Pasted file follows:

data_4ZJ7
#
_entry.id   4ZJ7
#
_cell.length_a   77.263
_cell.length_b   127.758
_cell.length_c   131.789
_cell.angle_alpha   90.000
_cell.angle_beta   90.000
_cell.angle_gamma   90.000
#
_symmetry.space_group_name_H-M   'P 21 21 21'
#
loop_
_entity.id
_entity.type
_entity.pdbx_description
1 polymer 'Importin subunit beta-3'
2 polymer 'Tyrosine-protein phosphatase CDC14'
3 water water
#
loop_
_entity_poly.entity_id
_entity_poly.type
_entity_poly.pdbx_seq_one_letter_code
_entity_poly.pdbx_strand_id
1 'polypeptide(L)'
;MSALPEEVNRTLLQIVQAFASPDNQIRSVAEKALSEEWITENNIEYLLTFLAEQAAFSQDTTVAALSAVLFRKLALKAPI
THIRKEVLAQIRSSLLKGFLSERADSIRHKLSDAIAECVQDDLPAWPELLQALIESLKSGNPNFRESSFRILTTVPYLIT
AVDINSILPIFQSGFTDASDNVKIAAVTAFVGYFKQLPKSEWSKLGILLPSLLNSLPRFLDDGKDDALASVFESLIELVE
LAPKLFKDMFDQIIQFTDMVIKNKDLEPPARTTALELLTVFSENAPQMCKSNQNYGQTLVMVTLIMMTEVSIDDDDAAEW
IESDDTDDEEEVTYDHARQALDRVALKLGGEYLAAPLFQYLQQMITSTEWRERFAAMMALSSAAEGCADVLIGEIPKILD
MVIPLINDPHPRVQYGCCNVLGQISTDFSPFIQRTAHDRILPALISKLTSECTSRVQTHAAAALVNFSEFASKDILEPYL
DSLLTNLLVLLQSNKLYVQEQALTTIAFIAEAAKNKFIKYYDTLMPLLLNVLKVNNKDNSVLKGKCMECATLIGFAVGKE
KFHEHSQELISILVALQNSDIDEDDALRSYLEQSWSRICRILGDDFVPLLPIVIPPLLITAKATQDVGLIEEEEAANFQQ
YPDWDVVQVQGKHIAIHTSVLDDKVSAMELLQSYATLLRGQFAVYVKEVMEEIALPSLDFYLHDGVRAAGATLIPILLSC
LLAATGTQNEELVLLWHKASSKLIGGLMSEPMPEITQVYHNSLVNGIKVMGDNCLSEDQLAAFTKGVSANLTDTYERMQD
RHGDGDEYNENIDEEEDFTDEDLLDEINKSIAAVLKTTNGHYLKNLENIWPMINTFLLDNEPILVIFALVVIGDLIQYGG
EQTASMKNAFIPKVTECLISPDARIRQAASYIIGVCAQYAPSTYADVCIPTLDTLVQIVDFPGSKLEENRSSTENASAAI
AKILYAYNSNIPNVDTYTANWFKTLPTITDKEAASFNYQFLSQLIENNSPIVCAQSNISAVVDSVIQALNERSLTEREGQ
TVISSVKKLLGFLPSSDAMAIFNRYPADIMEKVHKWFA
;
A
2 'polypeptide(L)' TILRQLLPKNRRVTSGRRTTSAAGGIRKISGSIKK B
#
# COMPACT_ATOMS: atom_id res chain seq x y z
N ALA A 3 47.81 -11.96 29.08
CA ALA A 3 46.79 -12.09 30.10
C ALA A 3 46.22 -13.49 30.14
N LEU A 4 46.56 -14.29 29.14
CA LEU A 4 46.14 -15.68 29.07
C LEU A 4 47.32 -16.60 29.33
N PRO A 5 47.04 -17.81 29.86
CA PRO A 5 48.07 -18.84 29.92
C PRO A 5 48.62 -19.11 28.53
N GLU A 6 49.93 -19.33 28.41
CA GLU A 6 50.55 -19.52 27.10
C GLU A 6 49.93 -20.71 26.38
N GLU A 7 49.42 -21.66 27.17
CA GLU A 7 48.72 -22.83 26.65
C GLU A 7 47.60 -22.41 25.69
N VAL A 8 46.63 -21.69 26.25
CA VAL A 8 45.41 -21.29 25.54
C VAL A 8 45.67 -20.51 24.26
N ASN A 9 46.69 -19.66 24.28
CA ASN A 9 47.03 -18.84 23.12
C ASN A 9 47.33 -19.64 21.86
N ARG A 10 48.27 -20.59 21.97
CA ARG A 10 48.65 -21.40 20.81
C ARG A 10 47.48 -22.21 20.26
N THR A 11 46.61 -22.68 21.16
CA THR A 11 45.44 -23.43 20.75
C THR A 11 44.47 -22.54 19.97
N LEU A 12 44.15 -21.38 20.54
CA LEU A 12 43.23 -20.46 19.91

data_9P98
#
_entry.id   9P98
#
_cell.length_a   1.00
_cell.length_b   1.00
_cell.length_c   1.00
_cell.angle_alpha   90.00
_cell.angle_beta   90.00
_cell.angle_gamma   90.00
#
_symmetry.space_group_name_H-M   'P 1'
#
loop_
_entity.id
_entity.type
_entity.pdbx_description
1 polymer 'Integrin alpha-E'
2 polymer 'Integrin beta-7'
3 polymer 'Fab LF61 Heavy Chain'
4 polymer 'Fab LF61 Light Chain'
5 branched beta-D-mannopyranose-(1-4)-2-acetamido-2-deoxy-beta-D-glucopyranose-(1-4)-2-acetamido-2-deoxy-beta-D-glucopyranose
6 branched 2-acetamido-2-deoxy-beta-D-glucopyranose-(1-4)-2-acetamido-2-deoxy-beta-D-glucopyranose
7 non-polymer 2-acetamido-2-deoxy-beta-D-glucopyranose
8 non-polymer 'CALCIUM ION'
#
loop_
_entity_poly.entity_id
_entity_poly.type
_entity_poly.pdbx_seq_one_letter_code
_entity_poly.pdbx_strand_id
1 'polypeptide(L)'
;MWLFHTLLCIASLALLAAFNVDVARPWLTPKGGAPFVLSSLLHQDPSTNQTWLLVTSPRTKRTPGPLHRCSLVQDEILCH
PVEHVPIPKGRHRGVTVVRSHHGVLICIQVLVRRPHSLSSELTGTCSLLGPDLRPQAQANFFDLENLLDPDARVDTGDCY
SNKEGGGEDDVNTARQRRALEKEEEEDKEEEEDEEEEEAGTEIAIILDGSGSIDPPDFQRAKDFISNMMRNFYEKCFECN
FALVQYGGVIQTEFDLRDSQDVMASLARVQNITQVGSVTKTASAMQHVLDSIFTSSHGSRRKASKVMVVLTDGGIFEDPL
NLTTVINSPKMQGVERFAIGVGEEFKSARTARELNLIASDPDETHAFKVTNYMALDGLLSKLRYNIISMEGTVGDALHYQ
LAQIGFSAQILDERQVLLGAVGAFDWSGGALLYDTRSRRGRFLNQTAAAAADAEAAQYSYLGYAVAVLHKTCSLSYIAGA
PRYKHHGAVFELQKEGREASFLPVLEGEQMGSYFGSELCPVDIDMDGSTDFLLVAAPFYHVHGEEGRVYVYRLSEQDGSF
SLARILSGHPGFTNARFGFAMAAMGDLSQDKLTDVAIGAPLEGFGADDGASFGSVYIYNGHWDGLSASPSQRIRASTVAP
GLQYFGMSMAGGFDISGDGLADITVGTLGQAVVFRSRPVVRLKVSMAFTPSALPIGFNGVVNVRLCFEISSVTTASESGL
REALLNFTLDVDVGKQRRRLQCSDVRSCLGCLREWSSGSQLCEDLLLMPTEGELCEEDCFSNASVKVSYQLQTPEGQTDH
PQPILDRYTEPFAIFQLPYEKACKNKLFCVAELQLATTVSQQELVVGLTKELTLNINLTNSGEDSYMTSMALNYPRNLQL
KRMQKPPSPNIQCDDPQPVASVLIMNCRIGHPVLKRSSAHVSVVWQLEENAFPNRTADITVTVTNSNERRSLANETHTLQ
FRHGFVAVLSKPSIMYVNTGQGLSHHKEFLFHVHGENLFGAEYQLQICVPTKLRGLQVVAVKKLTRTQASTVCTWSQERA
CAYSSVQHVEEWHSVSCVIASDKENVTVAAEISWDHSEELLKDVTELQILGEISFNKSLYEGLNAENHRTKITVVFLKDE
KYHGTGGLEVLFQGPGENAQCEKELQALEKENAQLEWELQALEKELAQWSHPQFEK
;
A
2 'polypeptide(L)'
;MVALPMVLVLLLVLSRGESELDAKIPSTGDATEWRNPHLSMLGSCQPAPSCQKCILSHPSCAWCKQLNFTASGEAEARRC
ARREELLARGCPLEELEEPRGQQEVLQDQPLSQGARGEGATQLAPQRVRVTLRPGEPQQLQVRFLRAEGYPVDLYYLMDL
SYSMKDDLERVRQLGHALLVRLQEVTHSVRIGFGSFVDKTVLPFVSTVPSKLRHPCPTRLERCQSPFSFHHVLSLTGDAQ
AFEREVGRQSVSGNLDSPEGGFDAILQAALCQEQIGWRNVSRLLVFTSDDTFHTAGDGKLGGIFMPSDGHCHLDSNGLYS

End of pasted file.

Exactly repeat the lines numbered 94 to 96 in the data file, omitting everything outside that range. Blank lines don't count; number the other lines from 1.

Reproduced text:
2 polymer 'Integrin beta-7'
3 polymer 'Fab LF61 Heavy Chain'
4 polymer 'Fab LF61 Light Chain'